Centre, Delhi govt at war over 1984 anti-Sikh riots probe
The Union home ministry and the Delhi government are on loggerheads over providing logistics to the Special Investigation Team (SIT), which has been constituted to freshly look into the 1984 anti-Sikh riot cases.delhi Updated: May 09, 2015 07:15 IST
The Union home ministry and the Delhi government are on loggerheads over providing logistics to the Special Investigation Team (SIT), which has been constituted to freshly look into the 1984 anti-Sikh riot cases.
The ministry has written a letter to the state government saying more than two and half months have passed since the SIT was constituted but it has not been able to move forward in the absence of required manpower. The Delhi government officials, however, have declined the charge.
“The whole issue has been misinterpreted. Despite the fact that the SIT was constituted on February 12, the home ministry wrote to us only on May 1 asking to provide a public prosecutor for the SIT. It is not our duty to provide them sub-inspectors or assistant sub-inspectors for investigation purposes. It is the job of the home ministry. We are making everything public,” said a Delhi government official requesting anonymity.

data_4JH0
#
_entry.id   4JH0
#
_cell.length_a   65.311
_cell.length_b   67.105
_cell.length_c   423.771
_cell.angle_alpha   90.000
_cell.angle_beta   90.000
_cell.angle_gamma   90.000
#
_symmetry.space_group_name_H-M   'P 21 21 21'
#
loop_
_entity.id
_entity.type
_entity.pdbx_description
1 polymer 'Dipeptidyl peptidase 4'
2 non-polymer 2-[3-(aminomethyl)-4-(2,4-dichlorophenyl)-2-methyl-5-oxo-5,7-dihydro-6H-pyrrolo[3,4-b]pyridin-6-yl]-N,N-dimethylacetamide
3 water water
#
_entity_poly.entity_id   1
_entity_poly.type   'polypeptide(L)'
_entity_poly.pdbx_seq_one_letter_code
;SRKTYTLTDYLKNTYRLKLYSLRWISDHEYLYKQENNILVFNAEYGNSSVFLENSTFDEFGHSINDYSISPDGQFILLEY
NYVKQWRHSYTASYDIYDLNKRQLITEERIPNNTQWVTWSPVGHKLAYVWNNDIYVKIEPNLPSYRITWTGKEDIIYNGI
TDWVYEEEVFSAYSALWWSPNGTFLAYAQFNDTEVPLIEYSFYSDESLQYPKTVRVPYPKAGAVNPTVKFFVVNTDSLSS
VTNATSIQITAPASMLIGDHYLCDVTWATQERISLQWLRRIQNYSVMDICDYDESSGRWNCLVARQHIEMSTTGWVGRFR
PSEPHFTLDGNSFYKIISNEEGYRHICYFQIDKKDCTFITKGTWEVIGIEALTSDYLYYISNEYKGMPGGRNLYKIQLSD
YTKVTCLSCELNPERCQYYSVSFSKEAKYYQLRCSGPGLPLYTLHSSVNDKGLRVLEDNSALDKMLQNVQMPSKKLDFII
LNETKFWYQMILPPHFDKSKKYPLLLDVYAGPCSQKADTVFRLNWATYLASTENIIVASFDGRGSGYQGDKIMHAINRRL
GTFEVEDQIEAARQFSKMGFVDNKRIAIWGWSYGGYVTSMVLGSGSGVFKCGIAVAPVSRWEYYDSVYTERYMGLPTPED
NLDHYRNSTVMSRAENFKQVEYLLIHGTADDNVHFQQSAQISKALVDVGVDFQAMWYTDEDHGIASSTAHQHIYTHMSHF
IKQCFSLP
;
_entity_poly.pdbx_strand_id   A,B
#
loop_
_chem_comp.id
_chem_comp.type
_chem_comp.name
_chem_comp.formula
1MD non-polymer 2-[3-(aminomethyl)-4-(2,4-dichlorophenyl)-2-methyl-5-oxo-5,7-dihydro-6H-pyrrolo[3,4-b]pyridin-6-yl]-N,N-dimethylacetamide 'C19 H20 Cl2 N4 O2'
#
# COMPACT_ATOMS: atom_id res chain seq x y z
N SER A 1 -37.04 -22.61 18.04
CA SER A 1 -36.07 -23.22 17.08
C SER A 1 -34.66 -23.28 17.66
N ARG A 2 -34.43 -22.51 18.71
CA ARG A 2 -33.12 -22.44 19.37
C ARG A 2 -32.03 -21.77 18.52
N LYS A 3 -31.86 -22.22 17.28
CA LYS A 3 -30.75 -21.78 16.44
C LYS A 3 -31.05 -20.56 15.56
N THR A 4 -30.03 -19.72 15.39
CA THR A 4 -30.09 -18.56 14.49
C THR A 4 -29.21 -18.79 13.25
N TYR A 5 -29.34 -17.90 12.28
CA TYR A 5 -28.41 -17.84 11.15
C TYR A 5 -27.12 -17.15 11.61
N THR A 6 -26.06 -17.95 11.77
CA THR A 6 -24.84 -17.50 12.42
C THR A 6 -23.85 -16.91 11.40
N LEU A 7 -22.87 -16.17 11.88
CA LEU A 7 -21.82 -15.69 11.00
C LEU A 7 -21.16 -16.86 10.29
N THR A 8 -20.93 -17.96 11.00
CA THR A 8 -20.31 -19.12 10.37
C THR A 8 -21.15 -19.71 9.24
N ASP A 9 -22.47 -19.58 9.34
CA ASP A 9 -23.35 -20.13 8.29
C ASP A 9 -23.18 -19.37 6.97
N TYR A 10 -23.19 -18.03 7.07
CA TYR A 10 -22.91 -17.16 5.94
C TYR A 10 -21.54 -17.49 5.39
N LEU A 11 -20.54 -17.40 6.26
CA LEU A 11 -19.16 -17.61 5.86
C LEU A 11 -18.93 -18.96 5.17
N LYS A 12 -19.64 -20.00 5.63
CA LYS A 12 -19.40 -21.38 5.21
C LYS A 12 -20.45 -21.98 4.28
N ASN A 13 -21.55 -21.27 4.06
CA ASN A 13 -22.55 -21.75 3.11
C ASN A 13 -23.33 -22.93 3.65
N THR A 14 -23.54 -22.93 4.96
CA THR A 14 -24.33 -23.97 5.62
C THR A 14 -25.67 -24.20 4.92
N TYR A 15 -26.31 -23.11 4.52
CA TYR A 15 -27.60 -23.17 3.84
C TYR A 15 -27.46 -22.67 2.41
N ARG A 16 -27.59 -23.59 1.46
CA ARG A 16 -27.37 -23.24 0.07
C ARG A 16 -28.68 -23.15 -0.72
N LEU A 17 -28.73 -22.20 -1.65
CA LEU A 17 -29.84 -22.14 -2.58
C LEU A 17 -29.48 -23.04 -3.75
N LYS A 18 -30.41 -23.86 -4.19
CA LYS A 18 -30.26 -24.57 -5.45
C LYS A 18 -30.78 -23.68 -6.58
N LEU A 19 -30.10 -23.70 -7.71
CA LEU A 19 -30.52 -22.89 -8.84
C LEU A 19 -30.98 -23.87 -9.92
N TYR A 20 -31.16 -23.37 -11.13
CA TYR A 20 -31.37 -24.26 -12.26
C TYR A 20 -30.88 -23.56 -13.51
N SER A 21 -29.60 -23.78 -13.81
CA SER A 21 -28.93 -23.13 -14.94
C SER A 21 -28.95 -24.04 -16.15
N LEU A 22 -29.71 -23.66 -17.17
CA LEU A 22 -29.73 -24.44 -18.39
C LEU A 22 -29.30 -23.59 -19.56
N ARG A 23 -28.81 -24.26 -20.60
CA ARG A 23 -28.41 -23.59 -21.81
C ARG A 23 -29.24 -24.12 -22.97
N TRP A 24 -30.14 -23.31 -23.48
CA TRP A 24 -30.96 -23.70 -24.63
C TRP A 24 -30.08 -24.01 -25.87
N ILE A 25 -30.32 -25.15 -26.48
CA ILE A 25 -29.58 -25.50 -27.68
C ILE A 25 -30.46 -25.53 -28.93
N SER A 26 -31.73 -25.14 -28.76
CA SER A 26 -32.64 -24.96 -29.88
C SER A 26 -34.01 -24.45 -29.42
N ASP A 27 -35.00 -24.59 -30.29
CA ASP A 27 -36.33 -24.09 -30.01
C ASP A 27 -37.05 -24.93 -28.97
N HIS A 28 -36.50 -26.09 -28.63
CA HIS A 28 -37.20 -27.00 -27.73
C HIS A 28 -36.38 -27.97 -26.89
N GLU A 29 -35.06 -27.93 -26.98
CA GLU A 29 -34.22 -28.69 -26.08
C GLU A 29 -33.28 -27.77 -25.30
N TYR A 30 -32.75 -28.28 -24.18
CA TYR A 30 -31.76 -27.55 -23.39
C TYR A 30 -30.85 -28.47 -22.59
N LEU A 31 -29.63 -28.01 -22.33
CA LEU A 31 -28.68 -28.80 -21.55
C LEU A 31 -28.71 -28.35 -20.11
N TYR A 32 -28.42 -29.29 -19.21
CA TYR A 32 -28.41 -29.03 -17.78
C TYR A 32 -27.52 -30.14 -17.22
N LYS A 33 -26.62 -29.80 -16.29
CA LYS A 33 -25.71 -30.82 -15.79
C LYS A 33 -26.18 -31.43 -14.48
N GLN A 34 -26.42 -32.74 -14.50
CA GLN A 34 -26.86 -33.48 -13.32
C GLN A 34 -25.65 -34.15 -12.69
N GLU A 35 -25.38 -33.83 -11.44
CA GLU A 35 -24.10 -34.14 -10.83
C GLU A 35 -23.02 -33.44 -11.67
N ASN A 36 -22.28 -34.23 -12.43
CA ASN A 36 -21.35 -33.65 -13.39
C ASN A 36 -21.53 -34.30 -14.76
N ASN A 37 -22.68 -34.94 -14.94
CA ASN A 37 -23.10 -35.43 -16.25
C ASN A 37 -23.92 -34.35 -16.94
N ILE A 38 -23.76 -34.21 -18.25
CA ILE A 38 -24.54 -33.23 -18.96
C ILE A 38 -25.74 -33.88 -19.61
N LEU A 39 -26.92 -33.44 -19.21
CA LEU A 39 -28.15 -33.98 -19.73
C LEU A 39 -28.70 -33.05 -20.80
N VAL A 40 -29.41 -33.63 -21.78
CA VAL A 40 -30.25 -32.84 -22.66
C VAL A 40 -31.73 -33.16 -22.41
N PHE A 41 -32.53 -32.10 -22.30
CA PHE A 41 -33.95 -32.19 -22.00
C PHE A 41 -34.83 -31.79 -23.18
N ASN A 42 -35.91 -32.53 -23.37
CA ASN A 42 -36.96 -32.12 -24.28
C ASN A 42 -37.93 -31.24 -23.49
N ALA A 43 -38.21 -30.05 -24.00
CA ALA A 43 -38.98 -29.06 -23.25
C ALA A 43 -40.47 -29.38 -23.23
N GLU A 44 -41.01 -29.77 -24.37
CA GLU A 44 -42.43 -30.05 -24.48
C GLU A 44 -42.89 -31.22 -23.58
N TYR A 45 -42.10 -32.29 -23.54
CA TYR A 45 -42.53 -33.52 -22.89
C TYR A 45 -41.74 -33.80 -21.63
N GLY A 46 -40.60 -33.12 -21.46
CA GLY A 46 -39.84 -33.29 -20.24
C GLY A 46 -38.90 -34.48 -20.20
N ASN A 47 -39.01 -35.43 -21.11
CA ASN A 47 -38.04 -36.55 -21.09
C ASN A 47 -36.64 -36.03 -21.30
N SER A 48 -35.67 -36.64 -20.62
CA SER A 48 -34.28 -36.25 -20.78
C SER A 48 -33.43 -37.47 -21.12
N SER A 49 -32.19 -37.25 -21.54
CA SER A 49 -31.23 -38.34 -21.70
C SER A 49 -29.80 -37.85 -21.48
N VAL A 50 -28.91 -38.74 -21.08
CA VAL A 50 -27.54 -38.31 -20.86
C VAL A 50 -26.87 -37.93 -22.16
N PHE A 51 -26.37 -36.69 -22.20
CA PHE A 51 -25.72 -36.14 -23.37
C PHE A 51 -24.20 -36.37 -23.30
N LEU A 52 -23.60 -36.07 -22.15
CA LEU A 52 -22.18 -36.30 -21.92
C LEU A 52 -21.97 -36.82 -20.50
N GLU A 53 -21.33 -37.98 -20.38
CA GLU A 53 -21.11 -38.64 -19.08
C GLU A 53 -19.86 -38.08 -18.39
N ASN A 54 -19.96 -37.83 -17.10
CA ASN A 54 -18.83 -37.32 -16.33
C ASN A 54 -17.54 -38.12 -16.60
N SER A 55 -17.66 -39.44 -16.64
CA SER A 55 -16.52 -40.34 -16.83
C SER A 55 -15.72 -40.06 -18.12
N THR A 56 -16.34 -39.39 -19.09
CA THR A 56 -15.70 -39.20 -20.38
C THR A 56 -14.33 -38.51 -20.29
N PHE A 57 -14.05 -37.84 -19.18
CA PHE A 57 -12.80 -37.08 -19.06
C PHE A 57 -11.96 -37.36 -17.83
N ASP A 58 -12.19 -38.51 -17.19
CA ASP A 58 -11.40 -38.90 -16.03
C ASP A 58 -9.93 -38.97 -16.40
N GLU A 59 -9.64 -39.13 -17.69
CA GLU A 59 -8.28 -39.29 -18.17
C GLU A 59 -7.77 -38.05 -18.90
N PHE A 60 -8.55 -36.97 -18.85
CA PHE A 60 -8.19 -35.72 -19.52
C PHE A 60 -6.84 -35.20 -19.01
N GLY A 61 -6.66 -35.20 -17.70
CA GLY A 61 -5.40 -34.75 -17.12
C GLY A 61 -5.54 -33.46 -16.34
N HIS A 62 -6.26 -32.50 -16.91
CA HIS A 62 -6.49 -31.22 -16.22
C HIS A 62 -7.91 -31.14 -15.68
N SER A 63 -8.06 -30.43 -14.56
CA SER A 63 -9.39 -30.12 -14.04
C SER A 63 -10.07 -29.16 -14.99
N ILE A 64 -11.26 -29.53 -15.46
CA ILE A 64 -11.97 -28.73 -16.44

The home ministry had set up the SIT on February 12 to conduct a fresh probe in all the 1984 anti-Sikh riots that had been registered in the Capital. The SIT has been headed by Pramod Asthana, a 1986-batch IPS officer of the Manipur-Tripura cadre, along with former district judge Rakesh Kapoor and additional commissioner of Delhi Police Kumar Gyanesh as its members.
The team was asked to submit its report in six months.
Nearly 2,733 people were killed in the Delhi anti-Sikh riots that took place after the assassination of then Prime Minister Indira Gandhi on October 31, 1984. The Delhi Police registered 587 cases in total in connection with the riots.
Later, it closed 241 cases but out of the closed ones, four cases were reopened in 2006 and one in 2013, resulting in the conviction of five. The rest of the 237 cases remained closed.